Effects of noradrenergic and serotonergic antidepressants on chronic low back pain intensity


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Abstract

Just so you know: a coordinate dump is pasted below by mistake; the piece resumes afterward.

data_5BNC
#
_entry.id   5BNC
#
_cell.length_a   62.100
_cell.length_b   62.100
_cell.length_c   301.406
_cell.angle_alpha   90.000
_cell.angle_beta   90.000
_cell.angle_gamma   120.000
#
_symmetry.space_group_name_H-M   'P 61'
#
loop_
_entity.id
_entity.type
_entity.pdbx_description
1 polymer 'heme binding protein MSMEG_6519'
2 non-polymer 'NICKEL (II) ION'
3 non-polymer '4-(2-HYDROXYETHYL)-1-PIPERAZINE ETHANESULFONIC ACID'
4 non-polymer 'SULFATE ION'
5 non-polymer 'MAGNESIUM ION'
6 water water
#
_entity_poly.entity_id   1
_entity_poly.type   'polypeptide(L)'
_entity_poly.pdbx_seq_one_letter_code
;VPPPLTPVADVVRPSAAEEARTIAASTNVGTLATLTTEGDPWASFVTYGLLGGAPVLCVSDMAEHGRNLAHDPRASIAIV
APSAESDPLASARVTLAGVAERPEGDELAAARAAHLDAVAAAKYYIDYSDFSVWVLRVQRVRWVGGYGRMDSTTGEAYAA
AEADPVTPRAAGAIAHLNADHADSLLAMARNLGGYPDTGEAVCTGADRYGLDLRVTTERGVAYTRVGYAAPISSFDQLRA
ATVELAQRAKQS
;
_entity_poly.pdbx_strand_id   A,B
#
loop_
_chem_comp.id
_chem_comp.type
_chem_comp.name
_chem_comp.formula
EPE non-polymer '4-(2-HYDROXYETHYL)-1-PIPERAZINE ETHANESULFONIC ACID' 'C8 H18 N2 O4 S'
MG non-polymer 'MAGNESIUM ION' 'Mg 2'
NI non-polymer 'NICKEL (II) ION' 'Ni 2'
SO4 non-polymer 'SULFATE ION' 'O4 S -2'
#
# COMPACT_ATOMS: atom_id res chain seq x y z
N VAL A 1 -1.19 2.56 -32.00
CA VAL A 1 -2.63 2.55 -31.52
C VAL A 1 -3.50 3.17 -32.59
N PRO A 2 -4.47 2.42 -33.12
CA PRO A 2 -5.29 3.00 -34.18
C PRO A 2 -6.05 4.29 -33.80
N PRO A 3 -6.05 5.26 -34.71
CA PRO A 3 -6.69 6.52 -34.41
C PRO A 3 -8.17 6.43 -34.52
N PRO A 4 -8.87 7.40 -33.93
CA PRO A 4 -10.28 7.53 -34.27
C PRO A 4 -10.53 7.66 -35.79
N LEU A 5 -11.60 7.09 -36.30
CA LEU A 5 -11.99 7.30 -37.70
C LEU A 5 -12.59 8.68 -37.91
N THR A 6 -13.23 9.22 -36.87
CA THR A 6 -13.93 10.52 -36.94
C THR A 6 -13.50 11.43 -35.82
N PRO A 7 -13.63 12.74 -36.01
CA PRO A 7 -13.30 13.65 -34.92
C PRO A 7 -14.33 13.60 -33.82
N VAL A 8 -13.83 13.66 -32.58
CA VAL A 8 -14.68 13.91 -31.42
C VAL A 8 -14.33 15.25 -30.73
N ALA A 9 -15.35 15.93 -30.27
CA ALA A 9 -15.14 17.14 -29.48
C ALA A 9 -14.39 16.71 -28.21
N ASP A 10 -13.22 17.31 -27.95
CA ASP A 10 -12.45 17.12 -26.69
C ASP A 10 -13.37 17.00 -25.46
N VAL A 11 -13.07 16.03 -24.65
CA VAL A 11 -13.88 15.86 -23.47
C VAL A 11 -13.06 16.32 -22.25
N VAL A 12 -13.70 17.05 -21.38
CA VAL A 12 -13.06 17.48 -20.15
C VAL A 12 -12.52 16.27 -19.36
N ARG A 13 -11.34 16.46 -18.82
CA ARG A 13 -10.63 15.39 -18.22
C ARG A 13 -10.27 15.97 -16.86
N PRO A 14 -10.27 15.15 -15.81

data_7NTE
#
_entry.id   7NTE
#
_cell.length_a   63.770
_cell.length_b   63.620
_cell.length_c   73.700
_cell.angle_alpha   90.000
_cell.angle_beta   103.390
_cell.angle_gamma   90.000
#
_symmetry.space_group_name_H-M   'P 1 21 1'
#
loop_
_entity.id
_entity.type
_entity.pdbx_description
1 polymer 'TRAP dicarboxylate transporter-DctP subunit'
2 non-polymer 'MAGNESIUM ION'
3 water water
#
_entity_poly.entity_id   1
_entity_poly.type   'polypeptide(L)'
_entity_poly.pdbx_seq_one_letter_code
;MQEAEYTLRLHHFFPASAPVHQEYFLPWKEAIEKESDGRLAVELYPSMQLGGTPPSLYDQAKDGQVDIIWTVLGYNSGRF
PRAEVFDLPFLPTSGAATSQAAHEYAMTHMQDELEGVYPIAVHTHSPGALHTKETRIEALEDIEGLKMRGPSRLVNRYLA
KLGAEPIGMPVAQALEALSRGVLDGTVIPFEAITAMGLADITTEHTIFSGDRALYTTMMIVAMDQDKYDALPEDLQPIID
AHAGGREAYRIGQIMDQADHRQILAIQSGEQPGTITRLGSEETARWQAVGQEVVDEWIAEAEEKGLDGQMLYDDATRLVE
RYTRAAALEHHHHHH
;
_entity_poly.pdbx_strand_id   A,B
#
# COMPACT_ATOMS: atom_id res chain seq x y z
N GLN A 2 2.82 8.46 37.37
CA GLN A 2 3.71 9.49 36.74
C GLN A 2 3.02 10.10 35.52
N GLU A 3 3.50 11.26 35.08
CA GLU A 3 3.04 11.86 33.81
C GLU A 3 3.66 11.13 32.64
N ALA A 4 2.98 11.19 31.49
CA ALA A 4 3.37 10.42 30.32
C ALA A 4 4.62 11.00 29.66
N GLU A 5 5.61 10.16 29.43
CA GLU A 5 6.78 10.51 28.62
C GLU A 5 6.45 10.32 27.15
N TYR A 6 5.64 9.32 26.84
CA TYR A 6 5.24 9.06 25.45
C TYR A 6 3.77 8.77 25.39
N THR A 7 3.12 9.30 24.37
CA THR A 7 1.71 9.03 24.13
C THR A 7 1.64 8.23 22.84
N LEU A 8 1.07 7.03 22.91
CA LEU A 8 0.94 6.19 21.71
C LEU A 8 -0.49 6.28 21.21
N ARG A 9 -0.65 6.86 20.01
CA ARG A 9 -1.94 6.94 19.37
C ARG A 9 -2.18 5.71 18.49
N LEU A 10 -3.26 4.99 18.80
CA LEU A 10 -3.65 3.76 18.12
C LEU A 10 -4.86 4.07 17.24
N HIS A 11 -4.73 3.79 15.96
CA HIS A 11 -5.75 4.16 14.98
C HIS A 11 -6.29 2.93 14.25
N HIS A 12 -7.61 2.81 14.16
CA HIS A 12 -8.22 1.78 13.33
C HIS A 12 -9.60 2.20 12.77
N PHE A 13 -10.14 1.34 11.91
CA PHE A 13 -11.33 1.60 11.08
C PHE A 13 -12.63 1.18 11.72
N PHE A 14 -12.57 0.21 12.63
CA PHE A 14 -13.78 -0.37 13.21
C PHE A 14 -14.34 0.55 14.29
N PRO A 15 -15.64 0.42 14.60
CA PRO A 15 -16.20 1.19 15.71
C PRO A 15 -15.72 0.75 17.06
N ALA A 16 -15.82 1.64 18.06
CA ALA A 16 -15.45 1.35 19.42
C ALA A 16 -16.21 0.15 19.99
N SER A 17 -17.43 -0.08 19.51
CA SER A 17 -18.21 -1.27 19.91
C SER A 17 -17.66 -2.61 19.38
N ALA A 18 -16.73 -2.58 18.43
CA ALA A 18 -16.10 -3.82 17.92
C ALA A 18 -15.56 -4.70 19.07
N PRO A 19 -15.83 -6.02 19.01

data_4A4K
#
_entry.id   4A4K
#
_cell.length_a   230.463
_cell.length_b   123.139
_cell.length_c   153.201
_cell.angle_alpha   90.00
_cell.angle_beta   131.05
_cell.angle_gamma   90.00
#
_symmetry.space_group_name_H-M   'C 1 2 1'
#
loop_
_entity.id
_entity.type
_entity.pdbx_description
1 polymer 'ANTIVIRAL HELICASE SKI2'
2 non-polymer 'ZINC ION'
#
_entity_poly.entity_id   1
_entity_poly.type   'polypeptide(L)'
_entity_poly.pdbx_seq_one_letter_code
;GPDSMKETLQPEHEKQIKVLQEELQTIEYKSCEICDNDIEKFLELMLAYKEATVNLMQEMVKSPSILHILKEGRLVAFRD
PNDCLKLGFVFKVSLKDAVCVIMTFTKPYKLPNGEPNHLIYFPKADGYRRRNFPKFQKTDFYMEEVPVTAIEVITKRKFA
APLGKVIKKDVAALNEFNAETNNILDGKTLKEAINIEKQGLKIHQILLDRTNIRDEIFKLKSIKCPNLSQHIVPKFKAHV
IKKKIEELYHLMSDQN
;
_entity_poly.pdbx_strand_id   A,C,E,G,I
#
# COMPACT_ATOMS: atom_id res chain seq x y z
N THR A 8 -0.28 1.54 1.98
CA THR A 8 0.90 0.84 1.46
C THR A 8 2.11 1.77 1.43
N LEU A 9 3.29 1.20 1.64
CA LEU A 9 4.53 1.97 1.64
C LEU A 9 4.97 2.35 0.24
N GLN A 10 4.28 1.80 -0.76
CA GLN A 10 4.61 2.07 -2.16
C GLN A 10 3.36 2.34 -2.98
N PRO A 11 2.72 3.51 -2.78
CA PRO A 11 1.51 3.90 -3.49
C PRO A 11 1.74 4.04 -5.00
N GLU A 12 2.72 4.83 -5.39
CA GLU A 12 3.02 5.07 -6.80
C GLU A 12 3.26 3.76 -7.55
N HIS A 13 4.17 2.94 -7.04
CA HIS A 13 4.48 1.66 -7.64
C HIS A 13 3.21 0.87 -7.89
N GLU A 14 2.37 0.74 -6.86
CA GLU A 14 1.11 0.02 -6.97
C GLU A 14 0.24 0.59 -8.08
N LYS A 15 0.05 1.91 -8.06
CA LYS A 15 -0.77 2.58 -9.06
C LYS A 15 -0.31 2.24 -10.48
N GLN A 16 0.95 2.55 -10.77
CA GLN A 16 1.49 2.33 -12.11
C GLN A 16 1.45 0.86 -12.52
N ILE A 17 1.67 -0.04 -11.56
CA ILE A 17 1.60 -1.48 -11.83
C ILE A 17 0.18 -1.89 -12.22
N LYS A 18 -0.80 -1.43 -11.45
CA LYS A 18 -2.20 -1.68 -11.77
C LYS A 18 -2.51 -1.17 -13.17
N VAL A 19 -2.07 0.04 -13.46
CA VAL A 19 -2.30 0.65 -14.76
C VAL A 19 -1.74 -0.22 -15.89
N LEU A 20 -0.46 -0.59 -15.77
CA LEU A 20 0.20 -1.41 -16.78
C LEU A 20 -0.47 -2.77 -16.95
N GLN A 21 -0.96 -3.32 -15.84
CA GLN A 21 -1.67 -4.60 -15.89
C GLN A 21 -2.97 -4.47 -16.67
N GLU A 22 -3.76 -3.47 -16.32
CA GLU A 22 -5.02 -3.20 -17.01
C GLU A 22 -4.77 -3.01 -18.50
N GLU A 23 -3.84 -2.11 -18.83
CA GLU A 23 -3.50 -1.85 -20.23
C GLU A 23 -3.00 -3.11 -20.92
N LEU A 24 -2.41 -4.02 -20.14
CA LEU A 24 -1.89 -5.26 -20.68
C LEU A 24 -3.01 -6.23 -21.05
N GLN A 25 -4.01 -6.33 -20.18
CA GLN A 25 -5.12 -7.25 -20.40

To understand the relative efficacy of noradrenergic and serotonergic antidepressants as analgesics in chronic back pain without depression, we conducted a randomized, double-blind, placebo-control head-to-head comparison of maprotiline (a norepinephrine reuptake blocker) and paroxetine (a serotonin reuptake blocker) in 103 patients with chronic low back pain. Of these 74 completed the trial; of the 29 who did not complete, 19 were withdrawn because of adverse effects. The intervention consisted of an 8-week course of maprotiline (up to 150 mg daily) or paroxetine (up to 30 mg daily) or an active placebo, diphenhydramine hydrochloride (up to 37.5 mg daily). Patients were excluded for current major depression. Reduction in pain intensity (Descriptor Differential Scale scores) was significantly greater for study completers randomized to maprotiline compared to placebo (P=0.023), and to paroxetine (P=0.013), with a reduction of pain by 45% compared to 27% on placebo and 26% on paroxetine. These results suggest that at standard dosages noradrenergic agents may provide more effective analgesia in back pain than do selective serotonergic reuptake inhibitors.

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